Health News Review
  • May 4 2011

    Poll shows many women in their 40s unaware of revised mammography recommendations

    A new Harris Interactive/HealthDay poll shows – according to a HealthDay story: • 66 percent of women in their 40s hadn’t even heard about the US Preventive Services Task Force’s revised recommendations from November 2009 raising questions about the tradeoffs involved in mammography for women in their 40s. • About 11 percent of women said [...]

    1 Comment
  • Apr 22 2011

    7 health news web gems to wrap up the week

    On Maggie Mahar’s Health Beat Blog, see Naomi Freundlich’s piece, “New Health Indicators Site is a ‘Treasure Trove’ of Valuable Data.” On the Dose of Digital blog, see Jonathan Richman’s excellent analysis, “Lies, Damn Lies, and Pharma Social Media Statistics.” The FDA has announced a webinar for next Thursday (April 28) on its “Bad Ads [...]

    No Comments
  • Apr 4 2011

    WBUR’s CommonHealth blog profiles savvy health care industry worker infuriated about consumer cost info

    Rachel Zimmerman tells a story that many people must be able to relate with – “Medical Sticker Shock: An Infuriating Encounter With A Cost Calculator.” The guy delivers the nut graf: “Here I was trying to do the right thing by figuring out the cost. But clearly, the system isn’t ready for prime time when [...]

    1 Comment
  • Mar 1 2011

    “Health literacy needed to make health reform a reality”

    That’s what HHS Secretary Kathleen Sebelius said in a Kaiser Health News – Washington Post collaboration entitled, “Helping Patients Understand Their Medical Treatment.” The scene-setting lede: “An elderly woman sent home from the hospital develops a life-threatening infection because she doesn’t understand the warning signs listed in the discharge instructions. A man flummoxed by an [...]

    No Comments
  • Dec 28 2010

    A leading health policy issue for 2010-11: communicating tradeoffs in screening test decisions

    One trend that stands out from 2010 is what I call screening madness. I’m referring specifically and solely to the promotion of screening tests outside the boundaries of evidence and to the emphasis only on the benefits of screening tests with concomitant downplaying or complete disregard for the harms of screening. Why is this a [...]

  • Dec 27 2010

    Kent Bottles: The Difficult Science Behind Becoming a Savvy Healthcare Consumer

    Dr. Kent Bottles is in the midst of a very thoughtful multi-part blog post under the heading, “The Difficult Science Behind Becoming a Savvy Healthcare Consumer.” Part I examined “the limitations of science in helping us make wise choices and decisions about our health.” Part II explores “how we all have to change if we [...]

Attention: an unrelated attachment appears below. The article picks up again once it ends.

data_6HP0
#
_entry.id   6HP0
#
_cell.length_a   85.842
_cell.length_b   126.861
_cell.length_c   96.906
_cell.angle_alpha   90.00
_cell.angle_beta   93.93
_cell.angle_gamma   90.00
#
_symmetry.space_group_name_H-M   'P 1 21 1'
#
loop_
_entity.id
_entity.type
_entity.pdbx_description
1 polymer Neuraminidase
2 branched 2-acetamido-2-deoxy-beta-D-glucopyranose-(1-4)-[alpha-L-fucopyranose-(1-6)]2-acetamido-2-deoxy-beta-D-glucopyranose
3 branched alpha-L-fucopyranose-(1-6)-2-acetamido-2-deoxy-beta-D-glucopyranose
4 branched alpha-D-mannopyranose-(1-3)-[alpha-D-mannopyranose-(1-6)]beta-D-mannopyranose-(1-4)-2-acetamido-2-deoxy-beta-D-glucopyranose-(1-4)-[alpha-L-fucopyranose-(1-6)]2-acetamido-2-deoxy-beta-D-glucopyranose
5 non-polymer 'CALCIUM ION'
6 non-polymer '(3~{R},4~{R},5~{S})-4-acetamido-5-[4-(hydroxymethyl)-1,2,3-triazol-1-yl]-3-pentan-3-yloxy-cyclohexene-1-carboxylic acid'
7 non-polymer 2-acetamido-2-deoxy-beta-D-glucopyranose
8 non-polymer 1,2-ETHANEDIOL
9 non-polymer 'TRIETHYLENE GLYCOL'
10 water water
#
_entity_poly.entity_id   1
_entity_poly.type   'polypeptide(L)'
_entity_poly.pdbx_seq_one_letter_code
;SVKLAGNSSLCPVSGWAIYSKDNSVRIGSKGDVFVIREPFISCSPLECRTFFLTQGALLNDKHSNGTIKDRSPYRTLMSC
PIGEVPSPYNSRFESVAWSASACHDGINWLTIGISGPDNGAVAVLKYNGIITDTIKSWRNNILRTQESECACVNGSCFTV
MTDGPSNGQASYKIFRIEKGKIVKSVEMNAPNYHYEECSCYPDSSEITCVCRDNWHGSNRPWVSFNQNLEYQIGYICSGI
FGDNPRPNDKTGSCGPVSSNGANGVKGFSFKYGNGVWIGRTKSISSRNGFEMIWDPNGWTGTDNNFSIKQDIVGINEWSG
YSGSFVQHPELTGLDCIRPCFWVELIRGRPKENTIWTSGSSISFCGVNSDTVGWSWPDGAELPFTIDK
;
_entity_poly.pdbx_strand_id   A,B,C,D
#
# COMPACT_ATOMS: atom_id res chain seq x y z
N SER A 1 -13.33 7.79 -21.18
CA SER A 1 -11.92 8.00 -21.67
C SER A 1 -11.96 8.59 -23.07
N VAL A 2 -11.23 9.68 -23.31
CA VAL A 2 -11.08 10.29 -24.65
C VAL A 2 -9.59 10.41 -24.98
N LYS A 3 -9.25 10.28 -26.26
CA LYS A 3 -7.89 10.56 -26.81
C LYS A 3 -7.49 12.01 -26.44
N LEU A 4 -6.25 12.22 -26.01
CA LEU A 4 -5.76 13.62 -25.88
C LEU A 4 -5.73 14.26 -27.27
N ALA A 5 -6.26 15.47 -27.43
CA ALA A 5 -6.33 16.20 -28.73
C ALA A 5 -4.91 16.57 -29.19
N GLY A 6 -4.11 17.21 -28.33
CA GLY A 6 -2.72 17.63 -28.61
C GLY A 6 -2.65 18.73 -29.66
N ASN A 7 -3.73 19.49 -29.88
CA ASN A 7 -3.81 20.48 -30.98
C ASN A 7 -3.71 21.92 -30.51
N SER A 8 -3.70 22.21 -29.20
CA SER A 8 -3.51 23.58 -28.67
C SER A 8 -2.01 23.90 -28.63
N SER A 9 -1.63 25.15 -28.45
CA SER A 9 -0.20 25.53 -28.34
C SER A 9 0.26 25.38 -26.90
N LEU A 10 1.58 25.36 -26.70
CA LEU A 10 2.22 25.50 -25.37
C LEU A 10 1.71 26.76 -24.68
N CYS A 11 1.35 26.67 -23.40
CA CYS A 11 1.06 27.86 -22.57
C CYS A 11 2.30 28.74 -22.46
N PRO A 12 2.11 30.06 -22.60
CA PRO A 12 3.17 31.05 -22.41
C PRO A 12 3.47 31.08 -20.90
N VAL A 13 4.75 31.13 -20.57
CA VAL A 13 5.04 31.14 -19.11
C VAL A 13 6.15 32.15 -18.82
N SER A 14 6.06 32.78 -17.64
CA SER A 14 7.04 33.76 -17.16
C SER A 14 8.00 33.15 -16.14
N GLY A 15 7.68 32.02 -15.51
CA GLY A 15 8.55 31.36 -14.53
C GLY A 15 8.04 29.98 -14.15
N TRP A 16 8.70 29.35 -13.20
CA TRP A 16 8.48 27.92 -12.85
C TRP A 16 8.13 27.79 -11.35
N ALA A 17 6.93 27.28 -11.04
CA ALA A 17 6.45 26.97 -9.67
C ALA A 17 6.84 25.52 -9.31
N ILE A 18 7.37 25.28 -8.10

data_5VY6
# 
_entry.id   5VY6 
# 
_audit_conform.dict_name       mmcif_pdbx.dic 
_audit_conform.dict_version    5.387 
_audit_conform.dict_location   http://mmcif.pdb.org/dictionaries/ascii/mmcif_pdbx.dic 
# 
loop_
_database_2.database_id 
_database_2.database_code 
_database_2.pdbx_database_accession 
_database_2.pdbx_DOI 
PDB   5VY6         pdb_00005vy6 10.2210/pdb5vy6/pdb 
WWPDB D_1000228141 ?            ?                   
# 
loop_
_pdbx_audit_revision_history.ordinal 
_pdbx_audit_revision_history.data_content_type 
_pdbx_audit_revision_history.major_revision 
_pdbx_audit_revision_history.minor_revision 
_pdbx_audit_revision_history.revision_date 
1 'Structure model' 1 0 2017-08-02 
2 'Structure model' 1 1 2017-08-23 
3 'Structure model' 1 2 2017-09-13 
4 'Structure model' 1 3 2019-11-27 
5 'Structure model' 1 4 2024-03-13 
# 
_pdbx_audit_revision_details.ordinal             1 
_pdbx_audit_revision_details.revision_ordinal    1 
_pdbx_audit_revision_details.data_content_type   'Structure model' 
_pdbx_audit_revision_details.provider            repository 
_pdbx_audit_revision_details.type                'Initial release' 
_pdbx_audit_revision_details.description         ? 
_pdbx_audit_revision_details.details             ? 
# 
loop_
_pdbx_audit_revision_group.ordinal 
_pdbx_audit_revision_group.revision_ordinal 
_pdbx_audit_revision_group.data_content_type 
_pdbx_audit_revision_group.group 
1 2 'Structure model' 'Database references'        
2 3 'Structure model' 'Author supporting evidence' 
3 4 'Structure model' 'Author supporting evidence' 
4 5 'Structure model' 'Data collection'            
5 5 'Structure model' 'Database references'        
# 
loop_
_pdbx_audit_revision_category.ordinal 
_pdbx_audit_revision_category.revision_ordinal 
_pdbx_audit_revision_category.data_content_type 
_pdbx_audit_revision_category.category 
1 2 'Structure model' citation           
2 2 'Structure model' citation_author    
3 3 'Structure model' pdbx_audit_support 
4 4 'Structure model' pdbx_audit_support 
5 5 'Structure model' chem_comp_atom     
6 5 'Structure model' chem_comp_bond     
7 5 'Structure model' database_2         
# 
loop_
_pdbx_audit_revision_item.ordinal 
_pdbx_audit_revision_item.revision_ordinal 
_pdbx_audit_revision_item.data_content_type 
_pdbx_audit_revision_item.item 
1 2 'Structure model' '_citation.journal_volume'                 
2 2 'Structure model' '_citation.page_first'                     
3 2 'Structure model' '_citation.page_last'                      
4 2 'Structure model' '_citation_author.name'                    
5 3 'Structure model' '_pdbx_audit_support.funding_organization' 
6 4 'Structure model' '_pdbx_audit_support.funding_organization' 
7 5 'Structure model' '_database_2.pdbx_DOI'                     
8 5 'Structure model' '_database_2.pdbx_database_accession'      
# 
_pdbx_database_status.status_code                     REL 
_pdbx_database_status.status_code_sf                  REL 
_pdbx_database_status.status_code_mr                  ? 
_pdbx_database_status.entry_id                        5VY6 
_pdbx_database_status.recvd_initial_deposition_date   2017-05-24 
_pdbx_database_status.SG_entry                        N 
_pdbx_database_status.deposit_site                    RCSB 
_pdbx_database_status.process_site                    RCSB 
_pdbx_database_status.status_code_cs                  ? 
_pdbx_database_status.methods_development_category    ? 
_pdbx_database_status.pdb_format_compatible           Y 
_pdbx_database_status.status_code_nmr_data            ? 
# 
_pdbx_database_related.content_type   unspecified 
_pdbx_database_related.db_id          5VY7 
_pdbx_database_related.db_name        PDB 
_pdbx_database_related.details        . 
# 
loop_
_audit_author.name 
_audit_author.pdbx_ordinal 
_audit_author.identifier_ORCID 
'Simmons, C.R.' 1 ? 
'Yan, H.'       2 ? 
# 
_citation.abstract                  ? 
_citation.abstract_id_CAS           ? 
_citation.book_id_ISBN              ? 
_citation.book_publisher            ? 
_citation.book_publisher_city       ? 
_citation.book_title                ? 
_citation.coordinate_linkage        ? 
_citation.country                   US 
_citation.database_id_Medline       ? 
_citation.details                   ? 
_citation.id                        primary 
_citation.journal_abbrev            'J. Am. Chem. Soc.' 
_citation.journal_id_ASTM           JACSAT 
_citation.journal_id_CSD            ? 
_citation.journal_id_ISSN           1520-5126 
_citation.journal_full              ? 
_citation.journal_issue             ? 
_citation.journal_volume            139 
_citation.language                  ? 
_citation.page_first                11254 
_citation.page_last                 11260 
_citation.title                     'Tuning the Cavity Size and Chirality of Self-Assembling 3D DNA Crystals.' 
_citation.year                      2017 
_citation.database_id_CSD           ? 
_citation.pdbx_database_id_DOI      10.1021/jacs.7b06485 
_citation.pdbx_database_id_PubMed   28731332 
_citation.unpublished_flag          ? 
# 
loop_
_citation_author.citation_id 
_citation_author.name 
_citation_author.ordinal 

No Comments
  • Oct 14 2010

    All screening tests cause harm – but we tend to ignore that

    American Cancer Society chief medical officer Dr. Otis Brawley has gone on the web with two recent videos on screening issues. His latest is on the continuing discussion about mammography recommendations for women in their 40s. The video appears on the CNN website. Dr. Brawley is an effective communicator. His mammography message in this clip [...]

  • Aug 20 2010

    TMI on health for young women? Or too much of wrong kind?

    Interesting piece by Elizabeth Cooney in the Boston Globe, “TMI! – Too much information? Chat rooms, infomercials, tweeting: Young women face new challenges in search for solid answers about their health.” Interesting sidebar: Top 10 questions from young women Dr. Hope Ricciotti, gynecologist-obstetrician, says these are among the most frequent queries she gets from her [...]

    No Comments
  • Aug 18 2010

    Hope vs. false hope/harm in news stories about Alzheimer’s & ALS

    All you have to do is use our search engine on to search for “Alzheimer’s” and you’ll get countless returns of stories and claims such as: • Spinal-Fluid Test Is Found to Predict Alzheimer’s • Drug for Immune Disorders Helps Alzheimer’s • Miracle drug for Alzheimer’s patients • A cocktail to remember? Nutrient elixir [...]

  • Aug 11 2010

    Cancer society’s heart in right place with latest ad campaign, but their heads (and copywriters) must do better job

    A well-intentioned ad campaign run by the American Cancer Society is too vague, and, therefore, may leave impressions that are imbalanced, incomplete and unsubstantiated – the kind of common tactic seen in many drug company ads. That’s my opinion based on my analysis of the ad and based on my reading of the text. A [...]